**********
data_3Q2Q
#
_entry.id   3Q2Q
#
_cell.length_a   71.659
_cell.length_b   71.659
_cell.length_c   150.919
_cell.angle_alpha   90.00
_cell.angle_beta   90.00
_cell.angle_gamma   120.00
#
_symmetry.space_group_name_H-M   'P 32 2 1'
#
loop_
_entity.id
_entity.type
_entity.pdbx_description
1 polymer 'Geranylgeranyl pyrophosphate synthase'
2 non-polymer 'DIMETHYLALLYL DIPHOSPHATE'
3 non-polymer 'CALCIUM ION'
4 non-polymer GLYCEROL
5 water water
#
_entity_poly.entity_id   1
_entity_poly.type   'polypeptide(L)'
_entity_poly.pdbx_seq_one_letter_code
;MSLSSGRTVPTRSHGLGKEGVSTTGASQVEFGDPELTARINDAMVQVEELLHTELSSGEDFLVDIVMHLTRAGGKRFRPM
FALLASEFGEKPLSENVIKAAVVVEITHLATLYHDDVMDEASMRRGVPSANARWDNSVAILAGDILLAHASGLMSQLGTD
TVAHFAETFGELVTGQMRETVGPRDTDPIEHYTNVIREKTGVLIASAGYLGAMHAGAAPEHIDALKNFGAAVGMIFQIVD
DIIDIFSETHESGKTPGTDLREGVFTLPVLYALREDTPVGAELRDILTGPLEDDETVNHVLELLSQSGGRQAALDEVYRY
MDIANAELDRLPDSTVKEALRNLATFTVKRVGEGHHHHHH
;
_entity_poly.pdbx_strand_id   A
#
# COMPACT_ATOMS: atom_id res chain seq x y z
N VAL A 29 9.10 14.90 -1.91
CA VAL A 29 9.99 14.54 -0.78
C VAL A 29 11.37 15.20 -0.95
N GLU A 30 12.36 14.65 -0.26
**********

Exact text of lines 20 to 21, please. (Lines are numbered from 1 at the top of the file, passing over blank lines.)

3 non-polymer 'CALCIUM ION'
4 non-polymer GLYCEROL